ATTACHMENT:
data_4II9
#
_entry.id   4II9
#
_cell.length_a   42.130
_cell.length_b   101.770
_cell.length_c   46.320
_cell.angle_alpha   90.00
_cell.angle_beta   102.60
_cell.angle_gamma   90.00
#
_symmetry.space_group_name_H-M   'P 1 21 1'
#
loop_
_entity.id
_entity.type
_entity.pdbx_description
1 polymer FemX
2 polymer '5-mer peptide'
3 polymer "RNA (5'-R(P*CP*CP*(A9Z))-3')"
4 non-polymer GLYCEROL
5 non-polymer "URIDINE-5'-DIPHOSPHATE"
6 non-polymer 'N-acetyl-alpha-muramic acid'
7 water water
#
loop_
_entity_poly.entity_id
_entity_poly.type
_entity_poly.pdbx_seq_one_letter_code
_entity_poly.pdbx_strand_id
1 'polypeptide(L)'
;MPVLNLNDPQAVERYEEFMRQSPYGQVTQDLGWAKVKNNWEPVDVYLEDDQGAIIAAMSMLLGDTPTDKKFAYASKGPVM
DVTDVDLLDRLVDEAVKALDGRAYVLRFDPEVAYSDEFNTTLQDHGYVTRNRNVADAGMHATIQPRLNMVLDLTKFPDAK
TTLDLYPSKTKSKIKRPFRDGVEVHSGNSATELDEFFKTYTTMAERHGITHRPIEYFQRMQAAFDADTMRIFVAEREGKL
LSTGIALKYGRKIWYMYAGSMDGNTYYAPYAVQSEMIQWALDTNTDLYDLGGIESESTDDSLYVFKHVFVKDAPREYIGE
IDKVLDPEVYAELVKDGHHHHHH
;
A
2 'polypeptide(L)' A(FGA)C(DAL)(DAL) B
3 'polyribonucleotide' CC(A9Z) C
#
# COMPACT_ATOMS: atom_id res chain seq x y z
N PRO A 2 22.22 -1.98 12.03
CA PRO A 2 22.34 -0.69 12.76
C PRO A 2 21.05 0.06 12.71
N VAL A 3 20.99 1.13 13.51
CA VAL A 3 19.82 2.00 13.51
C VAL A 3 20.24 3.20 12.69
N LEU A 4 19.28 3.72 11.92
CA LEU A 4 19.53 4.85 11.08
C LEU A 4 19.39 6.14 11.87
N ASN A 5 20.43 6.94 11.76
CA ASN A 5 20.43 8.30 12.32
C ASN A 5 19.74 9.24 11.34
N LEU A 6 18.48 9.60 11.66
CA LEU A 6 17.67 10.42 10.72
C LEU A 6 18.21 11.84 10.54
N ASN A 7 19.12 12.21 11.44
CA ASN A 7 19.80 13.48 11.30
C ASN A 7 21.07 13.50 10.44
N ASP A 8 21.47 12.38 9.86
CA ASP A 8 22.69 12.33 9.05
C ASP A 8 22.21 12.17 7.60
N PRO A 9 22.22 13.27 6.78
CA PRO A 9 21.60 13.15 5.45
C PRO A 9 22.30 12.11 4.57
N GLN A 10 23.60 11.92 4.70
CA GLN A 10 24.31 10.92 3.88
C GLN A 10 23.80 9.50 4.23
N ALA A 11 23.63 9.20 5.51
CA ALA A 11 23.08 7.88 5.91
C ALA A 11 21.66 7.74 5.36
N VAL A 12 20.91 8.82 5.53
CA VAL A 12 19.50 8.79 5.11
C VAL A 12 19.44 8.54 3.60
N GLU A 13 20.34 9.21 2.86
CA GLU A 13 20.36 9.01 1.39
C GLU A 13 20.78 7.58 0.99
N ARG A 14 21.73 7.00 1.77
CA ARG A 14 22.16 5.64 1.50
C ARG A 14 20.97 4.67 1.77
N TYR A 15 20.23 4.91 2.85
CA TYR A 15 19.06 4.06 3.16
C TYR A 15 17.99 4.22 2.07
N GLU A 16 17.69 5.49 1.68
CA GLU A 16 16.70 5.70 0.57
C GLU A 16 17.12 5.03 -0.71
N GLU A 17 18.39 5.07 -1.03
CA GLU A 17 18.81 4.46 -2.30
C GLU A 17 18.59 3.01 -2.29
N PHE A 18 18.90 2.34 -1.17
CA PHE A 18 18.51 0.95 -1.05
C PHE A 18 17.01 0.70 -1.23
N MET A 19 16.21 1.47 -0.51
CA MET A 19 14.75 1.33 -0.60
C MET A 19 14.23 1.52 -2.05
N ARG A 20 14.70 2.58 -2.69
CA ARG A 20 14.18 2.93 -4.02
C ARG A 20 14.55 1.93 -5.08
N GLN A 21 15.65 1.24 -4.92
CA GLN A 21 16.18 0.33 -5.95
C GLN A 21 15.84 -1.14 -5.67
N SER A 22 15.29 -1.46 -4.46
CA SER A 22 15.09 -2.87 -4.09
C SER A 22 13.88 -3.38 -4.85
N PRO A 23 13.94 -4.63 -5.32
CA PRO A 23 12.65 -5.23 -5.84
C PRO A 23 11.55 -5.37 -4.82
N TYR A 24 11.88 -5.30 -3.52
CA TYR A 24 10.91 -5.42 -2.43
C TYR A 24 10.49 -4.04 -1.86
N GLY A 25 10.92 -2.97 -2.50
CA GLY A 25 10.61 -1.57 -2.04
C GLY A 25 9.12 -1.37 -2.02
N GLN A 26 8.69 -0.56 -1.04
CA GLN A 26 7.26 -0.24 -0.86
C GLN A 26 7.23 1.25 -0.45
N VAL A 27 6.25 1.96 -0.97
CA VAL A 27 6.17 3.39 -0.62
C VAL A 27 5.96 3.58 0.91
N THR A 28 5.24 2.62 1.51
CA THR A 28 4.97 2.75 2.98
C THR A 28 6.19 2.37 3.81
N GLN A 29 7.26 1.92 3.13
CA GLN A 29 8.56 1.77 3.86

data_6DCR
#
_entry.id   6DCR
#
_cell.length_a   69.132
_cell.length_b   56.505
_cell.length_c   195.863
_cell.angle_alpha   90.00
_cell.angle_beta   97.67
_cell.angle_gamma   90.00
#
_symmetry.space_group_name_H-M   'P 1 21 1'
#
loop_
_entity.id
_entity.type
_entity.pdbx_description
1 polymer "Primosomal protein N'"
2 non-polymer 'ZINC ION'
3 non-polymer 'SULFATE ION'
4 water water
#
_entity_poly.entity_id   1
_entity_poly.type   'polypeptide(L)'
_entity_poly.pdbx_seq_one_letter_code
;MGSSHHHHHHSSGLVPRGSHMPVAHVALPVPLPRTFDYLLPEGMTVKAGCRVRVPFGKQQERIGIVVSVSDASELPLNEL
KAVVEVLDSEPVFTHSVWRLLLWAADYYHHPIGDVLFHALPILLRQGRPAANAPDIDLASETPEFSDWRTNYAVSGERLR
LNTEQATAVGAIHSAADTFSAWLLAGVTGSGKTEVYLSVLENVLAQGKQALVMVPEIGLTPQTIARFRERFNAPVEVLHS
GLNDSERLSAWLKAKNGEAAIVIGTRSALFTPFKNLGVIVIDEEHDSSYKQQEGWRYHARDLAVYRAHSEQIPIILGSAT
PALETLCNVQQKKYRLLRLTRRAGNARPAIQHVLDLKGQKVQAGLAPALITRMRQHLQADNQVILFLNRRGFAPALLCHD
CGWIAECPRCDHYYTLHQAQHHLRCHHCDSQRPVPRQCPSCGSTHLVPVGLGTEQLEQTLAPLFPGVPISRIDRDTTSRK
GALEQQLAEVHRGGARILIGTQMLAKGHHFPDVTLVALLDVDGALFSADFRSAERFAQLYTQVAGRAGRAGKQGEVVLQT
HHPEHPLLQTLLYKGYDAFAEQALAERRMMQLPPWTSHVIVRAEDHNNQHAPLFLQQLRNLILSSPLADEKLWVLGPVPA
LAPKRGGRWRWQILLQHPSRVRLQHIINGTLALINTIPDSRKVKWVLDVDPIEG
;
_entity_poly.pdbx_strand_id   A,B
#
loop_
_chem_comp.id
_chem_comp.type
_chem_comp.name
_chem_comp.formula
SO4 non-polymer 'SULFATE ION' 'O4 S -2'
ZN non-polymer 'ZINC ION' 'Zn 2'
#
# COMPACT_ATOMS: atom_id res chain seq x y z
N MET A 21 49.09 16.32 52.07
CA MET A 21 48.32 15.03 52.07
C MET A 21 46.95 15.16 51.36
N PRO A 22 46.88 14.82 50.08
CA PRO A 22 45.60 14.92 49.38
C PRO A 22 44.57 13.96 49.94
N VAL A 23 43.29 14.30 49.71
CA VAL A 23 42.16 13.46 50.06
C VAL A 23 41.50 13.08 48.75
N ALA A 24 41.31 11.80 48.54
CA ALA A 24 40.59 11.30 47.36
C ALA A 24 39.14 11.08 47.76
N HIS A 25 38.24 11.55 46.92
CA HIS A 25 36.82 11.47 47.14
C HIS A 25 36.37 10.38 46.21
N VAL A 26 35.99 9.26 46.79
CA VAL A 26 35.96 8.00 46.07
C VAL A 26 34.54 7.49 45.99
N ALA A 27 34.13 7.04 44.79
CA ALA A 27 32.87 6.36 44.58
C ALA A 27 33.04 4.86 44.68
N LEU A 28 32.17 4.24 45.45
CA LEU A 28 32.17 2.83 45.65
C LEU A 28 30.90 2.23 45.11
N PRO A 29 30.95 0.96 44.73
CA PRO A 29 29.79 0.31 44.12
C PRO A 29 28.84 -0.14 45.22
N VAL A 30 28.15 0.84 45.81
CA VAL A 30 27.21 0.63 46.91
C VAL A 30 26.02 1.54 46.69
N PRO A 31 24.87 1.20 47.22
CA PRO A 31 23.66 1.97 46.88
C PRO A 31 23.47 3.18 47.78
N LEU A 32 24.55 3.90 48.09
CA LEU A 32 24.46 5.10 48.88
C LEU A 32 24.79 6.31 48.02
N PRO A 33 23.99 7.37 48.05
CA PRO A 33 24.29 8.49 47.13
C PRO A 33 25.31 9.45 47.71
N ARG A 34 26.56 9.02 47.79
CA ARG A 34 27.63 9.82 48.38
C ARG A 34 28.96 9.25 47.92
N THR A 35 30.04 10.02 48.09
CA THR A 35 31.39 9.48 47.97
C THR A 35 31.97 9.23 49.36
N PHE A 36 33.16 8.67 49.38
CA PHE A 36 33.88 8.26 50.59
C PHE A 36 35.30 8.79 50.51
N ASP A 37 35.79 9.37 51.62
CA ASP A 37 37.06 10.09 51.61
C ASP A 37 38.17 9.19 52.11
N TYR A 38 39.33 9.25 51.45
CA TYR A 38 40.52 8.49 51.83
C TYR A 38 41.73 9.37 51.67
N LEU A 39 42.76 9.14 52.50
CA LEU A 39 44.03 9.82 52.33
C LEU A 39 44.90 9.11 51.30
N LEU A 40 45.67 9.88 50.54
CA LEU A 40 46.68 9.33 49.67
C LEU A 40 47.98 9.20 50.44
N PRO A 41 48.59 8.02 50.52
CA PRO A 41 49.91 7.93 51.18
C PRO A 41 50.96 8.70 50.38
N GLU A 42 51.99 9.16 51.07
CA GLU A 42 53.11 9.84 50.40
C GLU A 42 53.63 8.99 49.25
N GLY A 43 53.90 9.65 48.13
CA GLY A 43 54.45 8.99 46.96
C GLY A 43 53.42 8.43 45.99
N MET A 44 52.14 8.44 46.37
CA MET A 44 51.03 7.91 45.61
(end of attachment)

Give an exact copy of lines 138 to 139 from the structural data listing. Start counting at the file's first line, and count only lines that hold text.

#
loop_